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Home » » The Apache HTTP Server Project is an effort to develop and maintain an open-source HTTP server for modern operating systems including UNIX

The Apache HTTP Server Project is an effort to develop and maintain an open-source HTTP server for modern operating systems including UNIX

The Apache HTTP Server Project is an effort to develop and maintain an open-source HTTP server for modern operating systems including UNIX and Windows NT. The goal of this project is to provide a secure, efficient and extensible server that provides HTTP services in sync with the current HTTP standards.

Apache has been the most popular web server on the Internet since April 1996.

The Apache HTTP Server is a project of The Apache Software Foundation.

Last Stable Version: Apache 2.2.14

The Apache HTTP Server Project is a collaborative software development effort aimed at creating a robust, commercial-grade, featureful, and freely-available source code implementation of an HTTP (Web) server. The project is jointly managed by a group of volunteers located around the world, using the Internet and the Web to communicate, plan, and develop the server and its related documentation. This project is part of the Apache Software Foundation. In addition, hundreds of users have contributed ideas, code, and documentation to the project. This file is intended to briefly describe the history of the Apache HTTP Server and recognize the many contributors.

In February of 1995, the most popular server software on the Web was the public domain HTTP daemon developed by Rob McCool at the National Center for Supercomputing Applications, University of Illinois, Urbana-Champaign. However, development of that httpd had stalled after Rob left NCSA in mid-1994, and many webmasters had developed their own extensions and bug fixes that were in need of a common distribution. A small group of these webmasters, contacted via private e-mail, gathered together for the purpose of coordinating their changes (in the form of "patches"). Brian Behlendorf and Cliff Skolnick put together a mailing list, shared information space, and logins for the core developers on a machine in the California Bay Area, with bandwidth donated by HotWired. By the end of February, eight core contributors formed the foundation of the original Apache Group:

Brian Behlendorf Roy T. Fielding Rob Hartill
David Robinson Cliff Skolnick Randy Terbush
Robert S. Thau Andrew Wilson

with additional contributions from

Eric Hagberg Frank Peters Nicolas Pioch

Using NCSA httpd 1.3 as a base, we added all of the published bug fixes and worthwhile enhancements we could find, tested the result on our own servers, and made the first official public release (0.6.2) of the Apache server in April 1995. By coincidence, NCSA restarted their own development during the same period, and Brandon Long and Beth Frank of the NCSA Server Development Team joined the list in March as honorary members so that the two projects could share ideas and fixes.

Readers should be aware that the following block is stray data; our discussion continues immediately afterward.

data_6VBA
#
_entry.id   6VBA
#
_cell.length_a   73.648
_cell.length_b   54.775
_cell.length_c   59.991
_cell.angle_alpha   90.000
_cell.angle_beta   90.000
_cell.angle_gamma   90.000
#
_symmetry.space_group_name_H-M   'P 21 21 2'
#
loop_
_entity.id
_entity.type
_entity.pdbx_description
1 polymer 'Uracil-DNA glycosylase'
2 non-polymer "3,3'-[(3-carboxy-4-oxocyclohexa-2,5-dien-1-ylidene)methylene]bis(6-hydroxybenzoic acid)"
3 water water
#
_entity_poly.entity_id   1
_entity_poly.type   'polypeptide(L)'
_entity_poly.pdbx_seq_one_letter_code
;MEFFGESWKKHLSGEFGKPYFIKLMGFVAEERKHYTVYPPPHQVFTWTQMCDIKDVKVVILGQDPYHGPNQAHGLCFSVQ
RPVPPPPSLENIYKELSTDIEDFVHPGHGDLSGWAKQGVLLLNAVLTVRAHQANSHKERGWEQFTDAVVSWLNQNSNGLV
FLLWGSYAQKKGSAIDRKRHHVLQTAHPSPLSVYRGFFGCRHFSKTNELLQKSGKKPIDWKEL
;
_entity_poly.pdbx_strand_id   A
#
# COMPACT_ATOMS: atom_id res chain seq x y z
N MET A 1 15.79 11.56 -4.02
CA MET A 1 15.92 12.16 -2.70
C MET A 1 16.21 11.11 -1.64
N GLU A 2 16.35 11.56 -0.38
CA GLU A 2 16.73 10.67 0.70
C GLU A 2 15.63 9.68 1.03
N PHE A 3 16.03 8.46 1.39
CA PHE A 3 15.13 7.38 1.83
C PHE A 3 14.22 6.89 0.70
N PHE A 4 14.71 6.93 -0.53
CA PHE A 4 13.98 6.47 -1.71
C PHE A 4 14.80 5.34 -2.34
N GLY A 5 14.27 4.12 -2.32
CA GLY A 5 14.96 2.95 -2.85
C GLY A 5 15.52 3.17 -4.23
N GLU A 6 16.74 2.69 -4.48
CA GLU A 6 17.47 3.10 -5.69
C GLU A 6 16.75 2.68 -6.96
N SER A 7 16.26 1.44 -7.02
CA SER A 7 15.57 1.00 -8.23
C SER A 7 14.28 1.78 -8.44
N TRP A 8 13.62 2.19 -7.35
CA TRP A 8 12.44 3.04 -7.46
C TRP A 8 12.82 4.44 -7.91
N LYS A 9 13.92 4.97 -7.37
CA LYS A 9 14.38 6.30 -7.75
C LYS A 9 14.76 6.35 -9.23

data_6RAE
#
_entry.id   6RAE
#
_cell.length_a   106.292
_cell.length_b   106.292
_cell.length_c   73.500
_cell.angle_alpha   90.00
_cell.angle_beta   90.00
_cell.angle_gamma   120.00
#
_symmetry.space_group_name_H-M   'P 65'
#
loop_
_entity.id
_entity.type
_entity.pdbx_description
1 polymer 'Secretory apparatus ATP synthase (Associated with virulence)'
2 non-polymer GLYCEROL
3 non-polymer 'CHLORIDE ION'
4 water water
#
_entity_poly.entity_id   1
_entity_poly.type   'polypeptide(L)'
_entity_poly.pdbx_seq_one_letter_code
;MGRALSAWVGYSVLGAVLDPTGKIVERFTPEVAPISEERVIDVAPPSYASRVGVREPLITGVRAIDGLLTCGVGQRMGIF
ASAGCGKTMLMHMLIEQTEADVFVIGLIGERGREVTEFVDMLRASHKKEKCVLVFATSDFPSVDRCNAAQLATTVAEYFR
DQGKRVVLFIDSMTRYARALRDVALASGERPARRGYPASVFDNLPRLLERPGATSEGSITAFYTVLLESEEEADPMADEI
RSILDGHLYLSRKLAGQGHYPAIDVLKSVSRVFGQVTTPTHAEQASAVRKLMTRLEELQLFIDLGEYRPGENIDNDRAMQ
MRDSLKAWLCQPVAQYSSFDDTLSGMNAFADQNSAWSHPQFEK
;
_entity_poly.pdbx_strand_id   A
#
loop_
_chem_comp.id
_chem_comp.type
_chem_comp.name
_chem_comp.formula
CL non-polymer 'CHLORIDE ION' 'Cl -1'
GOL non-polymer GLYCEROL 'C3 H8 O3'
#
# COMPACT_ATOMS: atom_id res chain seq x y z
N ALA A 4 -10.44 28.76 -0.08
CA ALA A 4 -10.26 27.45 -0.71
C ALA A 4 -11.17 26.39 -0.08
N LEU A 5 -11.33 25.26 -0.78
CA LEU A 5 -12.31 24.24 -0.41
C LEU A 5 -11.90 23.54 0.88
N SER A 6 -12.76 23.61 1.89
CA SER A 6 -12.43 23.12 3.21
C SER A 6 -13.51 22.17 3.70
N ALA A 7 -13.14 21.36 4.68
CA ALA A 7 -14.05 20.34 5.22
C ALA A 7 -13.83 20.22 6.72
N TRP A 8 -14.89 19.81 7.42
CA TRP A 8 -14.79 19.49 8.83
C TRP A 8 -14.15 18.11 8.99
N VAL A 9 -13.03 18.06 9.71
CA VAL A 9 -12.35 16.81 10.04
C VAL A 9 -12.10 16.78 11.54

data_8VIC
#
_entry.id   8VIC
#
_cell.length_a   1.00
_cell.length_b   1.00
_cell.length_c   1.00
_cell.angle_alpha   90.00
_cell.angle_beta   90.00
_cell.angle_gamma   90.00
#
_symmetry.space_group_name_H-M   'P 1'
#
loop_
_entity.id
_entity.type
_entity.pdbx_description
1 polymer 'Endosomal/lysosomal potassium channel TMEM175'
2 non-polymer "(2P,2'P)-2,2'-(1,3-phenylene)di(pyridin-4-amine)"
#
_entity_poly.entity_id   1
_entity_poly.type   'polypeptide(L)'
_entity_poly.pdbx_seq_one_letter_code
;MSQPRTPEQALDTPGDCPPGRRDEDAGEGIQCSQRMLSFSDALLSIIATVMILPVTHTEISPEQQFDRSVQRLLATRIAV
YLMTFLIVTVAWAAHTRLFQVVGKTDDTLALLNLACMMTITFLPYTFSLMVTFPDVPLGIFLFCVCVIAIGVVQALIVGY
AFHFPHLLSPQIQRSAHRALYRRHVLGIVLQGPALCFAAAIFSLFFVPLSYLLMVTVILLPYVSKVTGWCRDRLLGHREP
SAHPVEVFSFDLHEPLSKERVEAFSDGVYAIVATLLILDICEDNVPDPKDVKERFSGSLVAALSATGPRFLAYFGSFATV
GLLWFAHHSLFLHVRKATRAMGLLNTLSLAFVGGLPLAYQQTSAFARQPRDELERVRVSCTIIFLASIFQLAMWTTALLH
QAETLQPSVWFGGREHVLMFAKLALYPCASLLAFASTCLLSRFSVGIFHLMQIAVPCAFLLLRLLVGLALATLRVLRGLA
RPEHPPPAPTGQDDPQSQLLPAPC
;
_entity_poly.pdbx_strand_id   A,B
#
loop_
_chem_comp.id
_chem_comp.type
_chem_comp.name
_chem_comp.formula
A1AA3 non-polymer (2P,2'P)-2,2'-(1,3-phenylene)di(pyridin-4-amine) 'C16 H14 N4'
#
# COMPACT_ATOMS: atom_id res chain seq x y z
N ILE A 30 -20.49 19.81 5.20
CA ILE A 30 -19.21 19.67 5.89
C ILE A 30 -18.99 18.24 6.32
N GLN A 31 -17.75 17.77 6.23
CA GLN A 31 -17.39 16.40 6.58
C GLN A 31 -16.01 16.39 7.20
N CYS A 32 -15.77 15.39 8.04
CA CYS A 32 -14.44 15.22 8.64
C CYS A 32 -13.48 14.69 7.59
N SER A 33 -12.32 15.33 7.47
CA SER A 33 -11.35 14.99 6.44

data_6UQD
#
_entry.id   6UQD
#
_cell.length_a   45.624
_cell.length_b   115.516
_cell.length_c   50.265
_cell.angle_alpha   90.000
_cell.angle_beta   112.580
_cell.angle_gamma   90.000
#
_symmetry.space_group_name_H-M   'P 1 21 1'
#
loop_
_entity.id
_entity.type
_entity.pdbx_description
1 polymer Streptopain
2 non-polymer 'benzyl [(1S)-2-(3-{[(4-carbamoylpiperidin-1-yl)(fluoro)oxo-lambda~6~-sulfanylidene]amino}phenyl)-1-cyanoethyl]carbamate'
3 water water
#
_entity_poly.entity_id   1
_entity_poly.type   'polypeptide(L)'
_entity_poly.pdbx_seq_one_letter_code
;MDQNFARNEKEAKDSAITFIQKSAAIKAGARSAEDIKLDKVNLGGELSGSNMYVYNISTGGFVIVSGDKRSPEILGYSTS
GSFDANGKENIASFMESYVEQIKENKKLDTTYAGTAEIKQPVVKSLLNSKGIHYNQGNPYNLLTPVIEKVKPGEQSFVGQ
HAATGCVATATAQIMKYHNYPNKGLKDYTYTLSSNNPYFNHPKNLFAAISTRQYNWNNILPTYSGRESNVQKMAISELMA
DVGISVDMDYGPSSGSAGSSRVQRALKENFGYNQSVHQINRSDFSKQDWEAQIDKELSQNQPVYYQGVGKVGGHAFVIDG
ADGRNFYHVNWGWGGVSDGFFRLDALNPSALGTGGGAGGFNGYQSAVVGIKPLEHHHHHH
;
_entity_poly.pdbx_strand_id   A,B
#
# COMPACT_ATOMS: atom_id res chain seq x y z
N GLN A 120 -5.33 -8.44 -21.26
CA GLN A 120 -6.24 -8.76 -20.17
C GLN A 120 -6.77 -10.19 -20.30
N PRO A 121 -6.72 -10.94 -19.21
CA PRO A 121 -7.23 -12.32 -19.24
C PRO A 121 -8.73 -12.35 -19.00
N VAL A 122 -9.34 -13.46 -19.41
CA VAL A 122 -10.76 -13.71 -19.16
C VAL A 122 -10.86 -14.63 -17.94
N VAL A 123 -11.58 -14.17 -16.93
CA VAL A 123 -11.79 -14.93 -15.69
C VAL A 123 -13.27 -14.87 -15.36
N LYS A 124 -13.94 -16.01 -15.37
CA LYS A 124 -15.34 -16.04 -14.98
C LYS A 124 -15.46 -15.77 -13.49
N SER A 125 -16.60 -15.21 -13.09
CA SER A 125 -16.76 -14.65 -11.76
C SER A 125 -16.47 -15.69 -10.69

The early Apache server was a big hit, but we all knew that the codebase needed a general overhaul and redesign. During May-June 1995, while Rob Hartill and the rest of the group focused on implementing new features for 0.7.x (like pre-forked child processes) and supporting the rapidly growing Apache user community, Robert Thau designed a new server architecture (code-named Shambhala) which included a modular structure and API for better extensibility, pool-based memory allocation, and an adaptive pre-forking process model. The group switched to this new server base in July and added the features from 0.7.x, resulting in Apache 0.8.8 (and its brethren) in August.

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After extensive beta testing, many ports to obscure platforms, a new set of documentation (by David Robinson), and the addition of many features in the form of our standard modules, Apache 1.0 was released on December 1, 1995.

Less than a year after the group was formed, the Apache server passed NCSA's httpd as the #1 server on the Internet and according to the survey by Netcraft, it retains that position today.

In 1999, members of the Apache Group formed the Apache Software Foundation to provide organizational, legal, and financial support for the Apache HTTP Server. The foundation has placed the software on a solid footing for future development, and greatly expanded the number of Open Source software projects, which fall under this Foundation's umbrella.

There is a core group of contributors, formed initially of the project founders, and augmented from time to time by other outstanding contributors. There are 'committers', who are granted access to the source code control respositories to help maintain the project or docs, and the core group now managing the project, which is called the Apache HTTP Project Management Committee (PMC, for short). In fact, each Apache Software Foundation project has its own PMC, to determine committers, project direction and overall management. The terms "The Apache Group" or "Apache Core" are no longer used.